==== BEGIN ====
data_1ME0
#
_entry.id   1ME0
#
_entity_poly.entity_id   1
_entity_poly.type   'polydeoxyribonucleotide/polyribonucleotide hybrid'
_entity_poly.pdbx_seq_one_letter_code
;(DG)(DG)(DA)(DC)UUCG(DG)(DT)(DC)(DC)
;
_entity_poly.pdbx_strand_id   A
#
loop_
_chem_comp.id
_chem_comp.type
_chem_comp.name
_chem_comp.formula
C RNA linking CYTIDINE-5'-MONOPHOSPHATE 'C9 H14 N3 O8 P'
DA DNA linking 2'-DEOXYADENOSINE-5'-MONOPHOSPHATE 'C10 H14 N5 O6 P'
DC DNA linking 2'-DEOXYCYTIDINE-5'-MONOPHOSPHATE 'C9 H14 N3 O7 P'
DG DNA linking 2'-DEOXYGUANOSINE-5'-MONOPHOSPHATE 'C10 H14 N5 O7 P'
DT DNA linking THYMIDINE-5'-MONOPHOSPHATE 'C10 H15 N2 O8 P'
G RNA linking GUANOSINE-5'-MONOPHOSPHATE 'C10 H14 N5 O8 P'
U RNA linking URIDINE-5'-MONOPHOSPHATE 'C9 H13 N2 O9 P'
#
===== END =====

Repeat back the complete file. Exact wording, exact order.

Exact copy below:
data_1ME0
#
_entry.id   1ME0
#
_entity_poly.entity_id   1
_entity_poly.type   'polydeoxyribonucleotide/polyribonucleotide hybrid'
_entity_poly.pdbx_seq_one_letter_code
;(DG)(DG)(DA)(DC)UUCG(DG)(DT)(DC)(DC)
;
_entity_poly.pdbx_strand_id   A
#
loop_
_chem_comp.id
_chem_comp.type
_chem_comp.name
_chem_comp.formula
C RNA linking CYTIDINE-5'-MONOPHOSPHATE 'C9 H14 N3 O8 P'
DA DNA linking 2'-DEOXYADENOSINE-5'-MONOPHOSPHATE 'C10 H14 N5 O6 P'
DC DNA linking 2'-DEOXYCYTIDINE-5'-MONOPHOSPHATE 'C9 H14 N3 O7 P'
DG DNA linking 2'-DEOXYGUANOSINE-5'-MONOPHOSPHATE 'C10 H14 N5 O7 P'
DT DNA linking THYMIDINE-5'-MONOPHOSPHATE 'C10 H15 N2 O8 P'
G RNA linking GUANOSINE-5'-MONOPHOSPHATE 'C10 H14 N5 O8 P'
U RNA linking URIDINE-5'-MONOPHOSPHATE 'C9 H13 N2 O9 P'
#